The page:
The definition of depression can also become blurred. I’ve had people tell me that they’ve also suffered with depression, only to explain a bad mood or a bad day, and it can be draining. Depression isn’t something that pops up overnight and goes away in a week or two.
What to say instead: “I can only imagine what you must be going through, but I will try to understand the best I can.”
Even if you’ve had depression, someone who is suffering may experience it differently, and the best thing you can do is to listen. If someone is opening up to you about their depression, they don’t need you to reference that time when you felt exactly the time. Sometimes, all they need is for you to hear them when they speak.
4. What not to say: “You’re being selfish.”
It’s a common misconception that people with depression are selfish, and let me tell you, this is the biggest BS ever. First, I think it’s vital to remember: depression is not a choice. No one chooses to feel the way they do, and by assuming that people are being intentionally ‘depressed’ is a very childish approach to a very serious topic. No one with depression is choosing to behave the way they do.
Second, a person that is struggling with depression is probably already being incredibly hard on themselves. During my battle with mental health, I thought very negatively about myself. I would sit in silence, but inside my head, I would be listing all the reasons why suicide was a better option than living. I felt worthless every single day. I felt like a failure. I felt that I was a burden to those around me. I would have hated depression for making me feel that way, but depression doesn’t give you room to think rationally. So chances are, the person you know with depression is waging a battle inside their head every single day. Nothing about them having depression is selfish. Mental health is an illness, remember that.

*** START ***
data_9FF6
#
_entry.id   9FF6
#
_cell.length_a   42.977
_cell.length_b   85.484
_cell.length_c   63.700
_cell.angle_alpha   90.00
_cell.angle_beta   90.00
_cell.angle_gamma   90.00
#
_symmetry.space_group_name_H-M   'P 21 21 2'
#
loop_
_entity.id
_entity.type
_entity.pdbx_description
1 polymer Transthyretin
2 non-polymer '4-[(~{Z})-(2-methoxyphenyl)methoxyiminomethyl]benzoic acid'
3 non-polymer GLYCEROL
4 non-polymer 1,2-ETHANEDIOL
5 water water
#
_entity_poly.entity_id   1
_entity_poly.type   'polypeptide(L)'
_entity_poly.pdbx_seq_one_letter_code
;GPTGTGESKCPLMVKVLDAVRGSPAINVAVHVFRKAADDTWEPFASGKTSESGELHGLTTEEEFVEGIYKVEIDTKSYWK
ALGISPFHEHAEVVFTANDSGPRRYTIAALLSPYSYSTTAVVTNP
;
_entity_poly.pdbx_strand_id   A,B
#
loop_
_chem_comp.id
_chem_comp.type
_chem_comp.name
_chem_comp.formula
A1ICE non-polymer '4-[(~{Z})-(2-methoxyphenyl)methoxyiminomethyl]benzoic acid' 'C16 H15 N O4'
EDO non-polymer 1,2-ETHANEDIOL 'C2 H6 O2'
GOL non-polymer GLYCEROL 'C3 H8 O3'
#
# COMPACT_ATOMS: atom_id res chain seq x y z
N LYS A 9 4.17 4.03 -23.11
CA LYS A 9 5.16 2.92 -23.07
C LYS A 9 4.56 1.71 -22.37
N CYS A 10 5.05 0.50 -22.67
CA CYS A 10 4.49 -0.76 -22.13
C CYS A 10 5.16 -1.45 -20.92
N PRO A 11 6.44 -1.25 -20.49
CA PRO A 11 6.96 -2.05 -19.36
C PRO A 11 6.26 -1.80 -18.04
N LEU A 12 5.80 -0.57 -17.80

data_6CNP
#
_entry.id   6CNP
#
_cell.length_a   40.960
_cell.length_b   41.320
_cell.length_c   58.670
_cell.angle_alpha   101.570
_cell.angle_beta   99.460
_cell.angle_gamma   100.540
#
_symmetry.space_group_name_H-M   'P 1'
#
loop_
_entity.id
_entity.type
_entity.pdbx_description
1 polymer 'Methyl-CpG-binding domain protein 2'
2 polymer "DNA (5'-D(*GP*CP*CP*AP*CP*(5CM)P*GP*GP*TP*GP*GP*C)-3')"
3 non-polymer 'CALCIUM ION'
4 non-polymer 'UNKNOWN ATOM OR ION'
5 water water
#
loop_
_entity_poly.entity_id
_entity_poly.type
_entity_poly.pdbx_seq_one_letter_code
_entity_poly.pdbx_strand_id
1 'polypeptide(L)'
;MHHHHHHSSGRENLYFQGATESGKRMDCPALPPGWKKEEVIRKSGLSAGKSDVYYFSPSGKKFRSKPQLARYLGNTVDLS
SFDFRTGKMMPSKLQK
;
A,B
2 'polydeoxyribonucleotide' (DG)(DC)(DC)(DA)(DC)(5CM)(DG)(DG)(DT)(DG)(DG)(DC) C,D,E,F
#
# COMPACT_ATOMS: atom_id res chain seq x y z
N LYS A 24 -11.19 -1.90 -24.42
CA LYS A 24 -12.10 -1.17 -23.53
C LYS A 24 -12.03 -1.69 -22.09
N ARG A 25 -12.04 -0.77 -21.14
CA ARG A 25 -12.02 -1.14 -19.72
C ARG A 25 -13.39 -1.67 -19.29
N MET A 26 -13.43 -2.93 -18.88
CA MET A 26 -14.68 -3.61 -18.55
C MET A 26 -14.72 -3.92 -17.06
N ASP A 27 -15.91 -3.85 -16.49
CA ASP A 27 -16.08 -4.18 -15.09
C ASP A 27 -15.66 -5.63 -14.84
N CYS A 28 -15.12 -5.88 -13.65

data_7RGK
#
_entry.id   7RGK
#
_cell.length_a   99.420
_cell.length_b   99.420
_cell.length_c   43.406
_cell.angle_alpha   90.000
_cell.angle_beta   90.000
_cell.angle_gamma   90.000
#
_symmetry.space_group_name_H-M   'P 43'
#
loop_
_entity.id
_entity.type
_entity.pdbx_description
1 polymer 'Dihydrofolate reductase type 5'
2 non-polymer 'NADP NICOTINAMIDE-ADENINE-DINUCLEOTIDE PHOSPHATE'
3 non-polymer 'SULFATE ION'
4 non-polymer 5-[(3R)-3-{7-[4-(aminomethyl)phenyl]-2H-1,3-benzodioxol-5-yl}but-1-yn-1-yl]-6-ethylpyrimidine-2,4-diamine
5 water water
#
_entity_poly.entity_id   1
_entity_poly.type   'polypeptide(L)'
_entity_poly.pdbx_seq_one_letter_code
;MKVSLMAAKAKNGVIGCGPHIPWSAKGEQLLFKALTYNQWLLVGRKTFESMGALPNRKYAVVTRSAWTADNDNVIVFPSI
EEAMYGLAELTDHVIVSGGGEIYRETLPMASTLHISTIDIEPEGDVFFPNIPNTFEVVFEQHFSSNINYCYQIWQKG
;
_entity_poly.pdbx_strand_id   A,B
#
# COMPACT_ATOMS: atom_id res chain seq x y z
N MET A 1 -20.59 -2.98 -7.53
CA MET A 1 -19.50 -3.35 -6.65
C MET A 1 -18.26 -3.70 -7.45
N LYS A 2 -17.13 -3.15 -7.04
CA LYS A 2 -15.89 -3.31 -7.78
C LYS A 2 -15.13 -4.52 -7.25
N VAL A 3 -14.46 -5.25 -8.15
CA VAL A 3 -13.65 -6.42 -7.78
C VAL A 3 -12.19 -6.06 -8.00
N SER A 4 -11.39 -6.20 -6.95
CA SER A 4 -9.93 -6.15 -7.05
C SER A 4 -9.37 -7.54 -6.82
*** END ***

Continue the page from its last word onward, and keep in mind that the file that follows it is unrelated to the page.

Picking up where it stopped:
What to say instead: “I really miss you. What can I do to help?”
It’s natural to miss the person someone was before they got depressed. I know it was hard for my own family to watch as depression took everything about me that made me me, and turned me into a shell of my former self. It’s important that you don’t voice this though, and instead express an interest to help that person. While you won’t be able to wave a magic wand, asking this question may allow them to speak freely about what’s going on inside of their head.
5. What not to say: “What do you have to be depressed about?”
When it comes to depression, there isn’t always a traumatic or sad event that caused it. For me, I suppressed a lot of emotions growing up, and my parent’s divorce was the catalyst for my depression. I’ve known people to become depressed after a death, and I’ve known people to become depressed out of nowhere. Whether or not there’s a reason behind your depression doesn’t make it any less serious. So questioning why someone is depressed can lead them to feel guilty for how they’re feeling, but the reality is that no one asks to be depressed.
What to say instead: “What you’re going through is real, and you shouldn’t feel bad about it.”
Whether or not you’ve dealt with depression first hand, you can still be a good friend to someone with depression without having suffered with it yourself. Acknowledging that your friend or loved one is suffering and yet reinforcing that they shouldn’t feel bad for going through a bad time will help them to feel supported, and not judged.
6. What not to say: “You just need to get out the house.”
Depression can cause you to isolate yourself, which can then worsen your mental health. But everyone has their own way of dealing with their depression. I had a lot of people telling me what I should be doing when I was depressed. But with my depression, I developed anxiety and going outdoors felt impossible. What may work for you may not necessarily work for someone else. Stop telling your friend or loved one what they should be doing. It’s the same as telling someone what they need to do in order to feel better, and it’s not helpful, however good your intentions are.